The Raiders loosened their logjam at wide receiver by detaching one of the logs in the person of the promising Rod Barksdale and sending him down the Ventura Freeway to the Dallas Cowboys at Thousand Oaks.
In return, the Raiders got Ron Fellows, 28, a three-year starter at right cornerback, now slated to back up Mike Haynes.
"I heard they were interested, and also Green Bay," Fellows said. "Of the people interested, the Raiders were at the top of the list."
Fellows became expendable when the Cowboys drafted Baylor cornerback Ron Francis on the second round. The Raiders have been looking for help in their secondary, having taken a pounding late last season, especially against formations with three and four wide receivers. They had previously acquired another starting cornerback, the Cardinals' Lionel Washington.
This ends the storybook Raider career of the 24-year-old Barksdale, a track star at Compton High and Arizona who never played organized football, who got a tryout by writing the Raiders a letter and made their opening-day starting lineup a year later.
He was raw and he had some drops but he showed something too, catching a 57-yard touchdown pass from Marc Wilson in the opener at Denver, averaging 24 yards on his 18 receptions. Teammates said he'd made great strides over the off-season. "He was running by those guys in mini-camp whenever he wanted to," said a Raider player.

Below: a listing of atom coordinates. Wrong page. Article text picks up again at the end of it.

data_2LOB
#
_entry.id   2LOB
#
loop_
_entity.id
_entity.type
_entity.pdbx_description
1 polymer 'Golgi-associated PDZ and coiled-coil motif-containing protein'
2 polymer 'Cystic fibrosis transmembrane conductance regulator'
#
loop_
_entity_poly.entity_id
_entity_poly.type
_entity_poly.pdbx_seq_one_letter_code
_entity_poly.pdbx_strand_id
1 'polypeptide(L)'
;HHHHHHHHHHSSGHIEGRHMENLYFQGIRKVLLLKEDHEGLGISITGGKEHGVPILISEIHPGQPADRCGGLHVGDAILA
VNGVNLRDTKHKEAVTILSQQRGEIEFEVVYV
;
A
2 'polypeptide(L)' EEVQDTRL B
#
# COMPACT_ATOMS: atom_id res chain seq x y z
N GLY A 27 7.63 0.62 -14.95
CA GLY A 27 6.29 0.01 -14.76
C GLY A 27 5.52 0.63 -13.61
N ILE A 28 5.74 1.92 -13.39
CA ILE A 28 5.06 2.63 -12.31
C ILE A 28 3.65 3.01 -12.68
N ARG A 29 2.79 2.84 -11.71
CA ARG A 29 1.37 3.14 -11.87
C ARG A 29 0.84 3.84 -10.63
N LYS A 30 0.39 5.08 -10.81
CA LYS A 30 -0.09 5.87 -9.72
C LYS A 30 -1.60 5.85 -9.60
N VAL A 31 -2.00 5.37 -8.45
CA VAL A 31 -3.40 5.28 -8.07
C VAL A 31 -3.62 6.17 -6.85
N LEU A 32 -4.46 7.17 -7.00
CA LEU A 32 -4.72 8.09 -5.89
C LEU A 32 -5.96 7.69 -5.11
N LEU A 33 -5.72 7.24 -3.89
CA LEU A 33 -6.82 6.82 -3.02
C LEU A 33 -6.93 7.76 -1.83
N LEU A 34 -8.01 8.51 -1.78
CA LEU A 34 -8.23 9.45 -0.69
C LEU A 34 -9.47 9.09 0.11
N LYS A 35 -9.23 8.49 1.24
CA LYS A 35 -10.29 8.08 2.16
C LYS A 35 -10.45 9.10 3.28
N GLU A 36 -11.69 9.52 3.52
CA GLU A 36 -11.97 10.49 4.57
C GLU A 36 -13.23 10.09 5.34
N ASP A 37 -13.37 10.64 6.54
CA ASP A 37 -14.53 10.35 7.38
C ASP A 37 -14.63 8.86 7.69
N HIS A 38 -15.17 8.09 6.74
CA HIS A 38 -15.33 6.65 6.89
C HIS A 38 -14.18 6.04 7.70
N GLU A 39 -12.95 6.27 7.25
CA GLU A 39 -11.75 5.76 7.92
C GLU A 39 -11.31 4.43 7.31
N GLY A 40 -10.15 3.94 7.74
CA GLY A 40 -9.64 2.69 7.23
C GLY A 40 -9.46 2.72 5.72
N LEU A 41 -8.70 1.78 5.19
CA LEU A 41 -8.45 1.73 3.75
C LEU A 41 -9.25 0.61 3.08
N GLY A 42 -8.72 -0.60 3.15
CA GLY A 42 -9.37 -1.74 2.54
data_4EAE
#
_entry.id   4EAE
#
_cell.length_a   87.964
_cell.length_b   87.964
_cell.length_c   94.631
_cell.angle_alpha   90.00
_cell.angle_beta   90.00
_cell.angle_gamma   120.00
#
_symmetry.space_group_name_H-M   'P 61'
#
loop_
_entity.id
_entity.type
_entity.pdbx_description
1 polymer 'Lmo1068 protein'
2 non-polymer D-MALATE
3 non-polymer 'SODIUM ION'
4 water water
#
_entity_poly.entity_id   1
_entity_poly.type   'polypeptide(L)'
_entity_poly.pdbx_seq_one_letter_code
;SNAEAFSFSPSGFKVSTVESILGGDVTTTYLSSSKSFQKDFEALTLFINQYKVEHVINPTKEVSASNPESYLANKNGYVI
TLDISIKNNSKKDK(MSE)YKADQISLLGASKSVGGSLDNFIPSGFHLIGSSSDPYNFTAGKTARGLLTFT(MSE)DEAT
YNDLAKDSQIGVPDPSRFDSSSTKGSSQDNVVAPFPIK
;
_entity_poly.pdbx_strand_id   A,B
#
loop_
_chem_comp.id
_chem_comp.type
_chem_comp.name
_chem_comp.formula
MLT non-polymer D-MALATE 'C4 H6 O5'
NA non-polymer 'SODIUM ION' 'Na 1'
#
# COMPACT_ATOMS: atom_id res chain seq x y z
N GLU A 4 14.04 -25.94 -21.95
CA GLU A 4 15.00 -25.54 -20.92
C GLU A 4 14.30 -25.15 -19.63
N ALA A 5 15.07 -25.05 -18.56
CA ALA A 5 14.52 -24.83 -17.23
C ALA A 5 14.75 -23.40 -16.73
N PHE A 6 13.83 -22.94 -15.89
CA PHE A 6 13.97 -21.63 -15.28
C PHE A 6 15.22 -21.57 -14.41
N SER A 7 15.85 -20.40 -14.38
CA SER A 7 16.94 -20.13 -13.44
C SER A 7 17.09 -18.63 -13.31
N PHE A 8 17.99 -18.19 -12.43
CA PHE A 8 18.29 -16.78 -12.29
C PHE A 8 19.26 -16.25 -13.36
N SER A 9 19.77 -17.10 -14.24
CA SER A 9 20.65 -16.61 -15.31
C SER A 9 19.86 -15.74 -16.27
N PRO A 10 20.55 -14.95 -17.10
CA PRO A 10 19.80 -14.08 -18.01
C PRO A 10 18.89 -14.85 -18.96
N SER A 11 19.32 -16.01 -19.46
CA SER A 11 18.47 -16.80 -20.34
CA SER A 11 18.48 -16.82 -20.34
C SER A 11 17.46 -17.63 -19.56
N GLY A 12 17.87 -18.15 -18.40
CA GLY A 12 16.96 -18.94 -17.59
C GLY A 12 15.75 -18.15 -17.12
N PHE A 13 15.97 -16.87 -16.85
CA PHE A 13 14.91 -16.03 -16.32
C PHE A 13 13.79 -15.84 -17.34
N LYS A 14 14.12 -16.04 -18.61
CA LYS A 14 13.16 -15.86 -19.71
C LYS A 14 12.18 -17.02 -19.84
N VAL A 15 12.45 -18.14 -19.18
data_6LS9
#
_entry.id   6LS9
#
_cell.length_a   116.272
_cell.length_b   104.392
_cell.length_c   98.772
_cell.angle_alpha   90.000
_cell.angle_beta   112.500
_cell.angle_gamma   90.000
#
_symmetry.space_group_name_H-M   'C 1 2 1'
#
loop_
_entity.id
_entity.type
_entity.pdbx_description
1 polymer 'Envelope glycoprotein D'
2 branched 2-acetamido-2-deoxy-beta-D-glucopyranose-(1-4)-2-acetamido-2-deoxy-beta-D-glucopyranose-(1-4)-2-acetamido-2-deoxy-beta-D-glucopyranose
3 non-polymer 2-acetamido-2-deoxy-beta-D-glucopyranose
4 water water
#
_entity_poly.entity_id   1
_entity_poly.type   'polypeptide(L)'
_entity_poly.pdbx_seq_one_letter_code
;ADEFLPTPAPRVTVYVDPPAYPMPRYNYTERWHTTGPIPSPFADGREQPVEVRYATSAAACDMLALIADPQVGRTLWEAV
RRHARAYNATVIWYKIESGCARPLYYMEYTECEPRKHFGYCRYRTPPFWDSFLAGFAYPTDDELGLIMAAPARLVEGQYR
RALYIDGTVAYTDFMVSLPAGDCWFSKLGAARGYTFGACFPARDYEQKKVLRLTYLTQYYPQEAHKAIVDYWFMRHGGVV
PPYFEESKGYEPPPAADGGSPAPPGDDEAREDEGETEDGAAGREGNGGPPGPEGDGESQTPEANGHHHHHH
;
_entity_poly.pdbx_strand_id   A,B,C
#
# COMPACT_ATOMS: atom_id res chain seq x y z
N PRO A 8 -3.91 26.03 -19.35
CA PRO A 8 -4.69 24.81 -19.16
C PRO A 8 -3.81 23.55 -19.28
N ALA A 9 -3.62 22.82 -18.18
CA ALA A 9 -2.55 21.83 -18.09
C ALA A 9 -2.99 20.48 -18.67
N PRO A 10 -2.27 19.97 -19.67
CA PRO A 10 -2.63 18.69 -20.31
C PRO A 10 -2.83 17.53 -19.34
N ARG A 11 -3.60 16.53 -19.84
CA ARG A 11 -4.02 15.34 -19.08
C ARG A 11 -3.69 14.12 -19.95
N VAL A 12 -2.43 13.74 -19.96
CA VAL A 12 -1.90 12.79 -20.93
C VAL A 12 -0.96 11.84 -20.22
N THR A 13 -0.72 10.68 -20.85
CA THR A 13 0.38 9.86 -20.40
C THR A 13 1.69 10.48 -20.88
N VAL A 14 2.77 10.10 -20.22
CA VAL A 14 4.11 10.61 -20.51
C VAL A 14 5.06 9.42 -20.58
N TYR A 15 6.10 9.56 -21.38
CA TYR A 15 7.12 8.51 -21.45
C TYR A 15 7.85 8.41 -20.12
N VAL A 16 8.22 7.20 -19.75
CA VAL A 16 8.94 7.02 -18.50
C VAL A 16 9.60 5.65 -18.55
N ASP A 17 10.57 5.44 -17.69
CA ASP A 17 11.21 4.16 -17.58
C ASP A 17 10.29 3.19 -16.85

Barksdale, caught unaware, was surprised to be traded, surprised to be sought by the Cowboys.
"I feel like it's my birthday," he said. "All these surprises.
"It's always been uphill for me, a guy who came in with what you'd call raw talent that had never been refined in any football manner. . . . I was kinda surprised the Cowboys were looking for a young guy. I thought that maybe with what they went through last season, the same thing we did, they'd get somebody like James Lofton, a big wheel."
A promising, if brief, boxing career ended Sunday when the last unsigned Raider rookie, No. 2 pick Bruce Wilkerson, signed a series of four one-year contracts and joined the team.
A source said that Wilkerson will get a $1.05 million package--a $225,000 signing bonus, plus salaries of $140,000, $170,000, $220,000 and $250,000.
Wilkerson held out for eight days, during which his agents, Neal Allen and Douglas Brenner, suggested that their client might go into boxing instead of football. Brenner said Sunday night that Wilkerson's contract--like Bo Jackson's--says he can pursue another sport in the off-season, so Mike Tyson isn't safe yet.
Wilkerson, a 6-5, 280-pounder from Tennessee, was impressive in the spring mini-camps. The Raiders first had him down as a right tackle but since have pointed him to right guard. They consider him a prospect more than a contender for a starting job now. Right guard figures to be contested by free agent Dean Miraldi, second-year Raider Bill Lewis and the incumbent, Mickey Marvin.
The signing leaves only veteran linemen Don Mosebar and Shelby Jordan out of camp.